Psalm 7 uses a birthing metaphor for the evil of the wicked. Psalm 11 notes God's hatred of violence. The servant will be delivered from it (Psalm 18) and will as a result give thanks and sing a psalm. Violence peppers the psalms (25, 27, 35, 42, 55 and so on). Just look up chet-mem-samech in a concordance. (I won't spell it out.) I wrote (Seeing the Psalter p. 184) in direct response to my rector's question about clergy not liking the psalms:
The violent prayers of Psalm 55 anticipate a series of psalms (57-59) which are not popular with 20th and 21st century church service organizers. These psalms (with Psalm 75) are entitled: Do Not Destroy. Perhaps it is instruction concerning the music. But the preparation for their violence is already here in this psalm justly made famous by Felix Mendelssohn in the verse anthem Hear my PrayerIt is not difficult to find the rationale for the inclusion of violence in the Psalter. It is a recognition of the reality of violence and fraud in the city, and failure of governance, things that are not foreign to our time. This is the reality in which the elect prays.
I also made a footnote (p 190) of the work of Rabbi Rachel Barenblatt about Do Not Destroy: We need to be reminded not to destroy these psalms. They reflect reality.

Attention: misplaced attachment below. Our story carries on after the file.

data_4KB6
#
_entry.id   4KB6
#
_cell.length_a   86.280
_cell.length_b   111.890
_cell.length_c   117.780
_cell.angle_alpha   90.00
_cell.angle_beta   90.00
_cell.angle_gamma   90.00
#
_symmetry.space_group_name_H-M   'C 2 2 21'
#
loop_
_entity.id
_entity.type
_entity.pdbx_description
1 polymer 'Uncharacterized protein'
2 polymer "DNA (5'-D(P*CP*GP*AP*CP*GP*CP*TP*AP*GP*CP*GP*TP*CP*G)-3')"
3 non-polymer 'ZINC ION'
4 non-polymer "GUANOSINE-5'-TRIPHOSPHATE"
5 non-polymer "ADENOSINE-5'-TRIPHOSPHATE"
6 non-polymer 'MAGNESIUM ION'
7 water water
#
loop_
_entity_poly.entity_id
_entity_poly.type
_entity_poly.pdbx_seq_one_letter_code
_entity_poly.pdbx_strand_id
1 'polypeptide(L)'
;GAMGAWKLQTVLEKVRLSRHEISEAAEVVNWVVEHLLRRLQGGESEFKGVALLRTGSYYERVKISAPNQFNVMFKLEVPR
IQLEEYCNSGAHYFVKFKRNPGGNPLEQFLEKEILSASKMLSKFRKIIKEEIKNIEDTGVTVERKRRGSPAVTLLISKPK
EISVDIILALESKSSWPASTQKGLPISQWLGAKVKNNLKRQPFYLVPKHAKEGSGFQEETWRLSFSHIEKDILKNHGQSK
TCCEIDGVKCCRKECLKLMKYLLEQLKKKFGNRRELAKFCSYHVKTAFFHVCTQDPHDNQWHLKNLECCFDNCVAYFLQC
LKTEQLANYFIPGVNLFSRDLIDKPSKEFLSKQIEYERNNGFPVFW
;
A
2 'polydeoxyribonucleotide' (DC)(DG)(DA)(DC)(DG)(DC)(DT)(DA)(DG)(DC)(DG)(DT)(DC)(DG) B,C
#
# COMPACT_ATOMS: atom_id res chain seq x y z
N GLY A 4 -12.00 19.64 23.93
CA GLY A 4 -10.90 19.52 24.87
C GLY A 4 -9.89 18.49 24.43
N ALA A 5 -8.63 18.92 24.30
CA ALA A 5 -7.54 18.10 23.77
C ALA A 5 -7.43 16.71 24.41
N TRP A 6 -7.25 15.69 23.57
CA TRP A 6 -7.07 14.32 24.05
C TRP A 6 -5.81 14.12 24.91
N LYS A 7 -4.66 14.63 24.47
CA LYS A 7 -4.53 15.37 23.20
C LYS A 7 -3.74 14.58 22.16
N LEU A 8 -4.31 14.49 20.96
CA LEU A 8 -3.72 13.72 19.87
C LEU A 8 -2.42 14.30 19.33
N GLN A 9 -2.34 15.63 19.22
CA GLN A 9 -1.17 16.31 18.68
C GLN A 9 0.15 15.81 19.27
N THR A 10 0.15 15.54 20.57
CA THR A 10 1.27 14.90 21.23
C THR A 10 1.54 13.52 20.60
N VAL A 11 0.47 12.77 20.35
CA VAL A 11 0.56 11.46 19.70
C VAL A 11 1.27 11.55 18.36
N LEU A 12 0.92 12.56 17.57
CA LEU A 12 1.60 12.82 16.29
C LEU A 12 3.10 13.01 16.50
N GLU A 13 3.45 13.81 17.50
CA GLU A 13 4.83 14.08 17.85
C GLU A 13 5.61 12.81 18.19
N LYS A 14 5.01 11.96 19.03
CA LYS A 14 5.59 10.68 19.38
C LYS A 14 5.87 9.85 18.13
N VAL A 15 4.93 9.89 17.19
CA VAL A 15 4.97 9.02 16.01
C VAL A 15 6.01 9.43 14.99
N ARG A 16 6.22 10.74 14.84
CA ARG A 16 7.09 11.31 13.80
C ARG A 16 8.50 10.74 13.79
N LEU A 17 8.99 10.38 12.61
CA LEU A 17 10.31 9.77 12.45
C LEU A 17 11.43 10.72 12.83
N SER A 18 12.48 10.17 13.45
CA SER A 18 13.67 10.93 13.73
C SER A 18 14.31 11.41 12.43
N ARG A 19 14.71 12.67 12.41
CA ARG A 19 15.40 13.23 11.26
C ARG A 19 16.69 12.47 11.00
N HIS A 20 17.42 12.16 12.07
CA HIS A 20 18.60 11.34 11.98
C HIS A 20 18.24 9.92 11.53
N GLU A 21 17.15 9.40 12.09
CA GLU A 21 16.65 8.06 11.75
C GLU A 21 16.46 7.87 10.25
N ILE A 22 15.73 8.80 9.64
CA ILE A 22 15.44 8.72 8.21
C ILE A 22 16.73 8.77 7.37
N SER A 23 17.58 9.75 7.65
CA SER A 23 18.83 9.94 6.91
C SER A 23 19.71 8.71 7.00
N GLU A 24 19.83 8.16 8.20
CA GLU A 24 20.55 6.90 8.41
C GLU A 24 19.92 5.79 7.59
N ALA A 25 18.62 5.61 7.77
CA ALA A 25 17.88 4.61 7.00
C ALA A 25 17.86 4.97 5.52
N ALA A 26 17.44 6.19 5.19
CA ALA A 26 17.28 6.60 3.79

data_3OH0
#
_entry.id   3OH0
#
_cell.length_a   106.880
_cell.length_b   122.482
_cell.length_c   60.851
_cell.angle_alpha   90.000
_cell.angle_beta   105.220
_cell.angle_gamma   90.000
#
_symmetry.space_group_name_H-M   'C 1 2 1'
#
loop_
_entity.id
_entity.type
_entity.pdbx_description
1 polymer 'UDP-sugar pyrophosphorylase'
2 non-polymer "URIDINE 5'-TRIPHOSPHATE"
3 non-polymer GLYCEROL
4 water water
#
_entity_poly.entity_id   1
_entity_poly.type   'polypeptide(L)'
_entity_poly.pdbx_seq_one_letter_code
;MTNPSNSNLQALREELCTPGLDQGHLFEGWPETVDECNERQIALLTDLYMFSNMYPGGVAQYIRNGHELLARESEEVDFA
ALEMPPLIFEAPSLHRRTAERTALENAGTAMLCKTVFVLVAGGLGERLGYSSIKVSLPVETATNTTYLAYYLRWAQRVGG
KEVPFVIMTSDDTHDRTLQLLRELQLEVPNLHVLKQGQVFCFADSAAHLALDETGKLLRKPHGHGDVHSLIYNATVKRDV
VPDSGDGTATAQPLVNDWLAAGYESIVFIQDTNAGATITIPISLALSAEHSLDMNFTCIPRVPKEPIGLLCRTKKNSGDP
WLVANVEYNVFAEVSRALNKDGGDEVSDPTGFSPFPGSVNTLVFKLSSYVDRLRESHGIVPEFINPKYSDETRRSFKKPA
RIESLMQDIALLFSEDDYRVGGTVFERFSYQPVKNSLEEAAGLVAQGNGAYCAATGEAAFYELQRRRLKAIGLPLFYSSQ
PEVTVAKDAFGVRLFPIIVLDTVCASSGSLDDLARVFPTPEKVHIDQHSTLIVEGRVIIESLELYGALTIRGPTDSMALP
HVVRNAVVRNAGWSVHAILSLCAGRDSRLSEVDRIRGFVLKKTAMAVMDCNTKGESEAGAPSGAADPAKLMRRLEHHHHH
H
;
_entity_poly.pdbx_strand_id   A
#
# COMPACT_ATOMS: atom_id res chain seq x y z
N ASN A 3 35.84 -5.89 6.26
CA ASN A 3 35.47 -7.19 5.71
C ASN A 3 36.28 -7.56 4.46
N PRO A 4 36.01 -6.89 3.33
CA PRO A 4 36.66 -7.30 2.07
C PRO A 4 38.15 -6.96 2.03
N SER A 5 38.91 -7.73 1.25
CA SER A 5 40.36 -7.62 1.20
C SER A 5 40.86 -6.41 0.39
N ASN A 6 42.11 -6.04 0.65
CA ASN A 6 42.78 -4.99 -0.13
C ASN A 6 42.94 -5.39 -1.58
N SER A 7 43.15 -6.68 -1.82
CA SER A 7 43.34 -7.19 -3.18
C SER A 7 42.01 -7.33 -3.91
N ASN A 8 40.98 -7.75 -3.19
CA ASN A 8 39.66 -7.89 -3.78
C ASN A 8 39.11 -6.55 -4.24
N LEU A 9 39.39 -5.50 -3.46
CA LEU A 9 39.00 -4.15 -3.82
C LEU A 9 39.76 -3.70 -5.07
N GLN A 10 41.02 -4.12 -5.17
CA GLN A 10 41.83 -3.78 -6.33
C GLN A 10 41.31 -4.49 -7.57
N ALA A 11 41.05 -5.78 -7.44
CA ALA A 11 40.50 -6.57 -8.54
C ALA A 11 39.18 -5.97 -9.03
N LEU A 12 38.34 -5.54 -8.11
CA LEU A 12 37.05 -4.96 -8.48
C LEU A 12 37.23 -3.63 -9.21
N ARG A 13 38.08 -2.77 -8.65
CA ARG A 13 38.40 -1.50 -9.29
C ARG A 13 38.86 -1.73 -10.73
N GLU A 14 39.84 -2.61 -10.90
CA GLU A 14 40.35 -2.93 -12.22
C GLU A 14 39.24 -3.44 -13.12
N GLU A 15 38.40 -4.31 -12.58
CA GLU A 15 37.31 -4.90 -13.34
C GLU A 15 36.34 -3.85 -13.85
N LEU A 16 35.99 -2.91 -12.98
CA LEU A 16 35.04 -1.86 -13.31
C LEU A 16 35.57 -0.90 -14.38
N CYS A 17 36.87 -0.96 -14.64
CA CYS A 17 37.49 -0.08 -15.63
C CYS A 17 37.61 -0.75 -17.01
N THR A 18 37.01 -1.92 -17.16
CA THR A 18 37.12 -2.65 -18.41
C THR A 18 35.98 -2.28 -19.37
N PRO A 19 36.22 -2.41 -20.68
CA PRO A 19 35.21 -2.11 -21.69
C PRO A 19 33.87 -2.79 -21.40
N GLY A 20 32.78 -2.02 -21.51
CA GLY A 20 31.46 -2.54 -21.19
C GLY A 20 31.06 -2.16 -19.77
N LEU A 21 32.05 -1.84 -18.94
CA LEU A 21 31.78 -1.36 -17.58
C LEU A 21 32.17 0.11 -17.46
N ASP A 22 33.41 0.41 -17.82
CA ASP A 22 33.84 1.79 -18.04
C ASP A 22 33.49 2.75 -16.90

via Rabbi Rachel Barenblatt, from the Babylonian Talmud, Tractate Shabbat 67b: ‘One who covers an oil lamp [causing the flame to burn inefficiently] or uncovers a kerosene lamp [allowing the fuel to evaporate faster] violates the prohibition of bal tashchit / Do not destroy.’ 
In Sefer Ha-Hinukh, the Book of Education (Rabbi Pinhas haLevi of Barcelona, 16th century), we read: ‘The root reason for the precept [of bal tashchit/do not destroy] is known: for it is in order to train our spirits to love what is good and beneficial and to cling to goodness...’ It is good to be ‘distressed at every ruination and spoilage that they see; and if they are able to do any rescuing, they will save anything from destruction, with all their power.’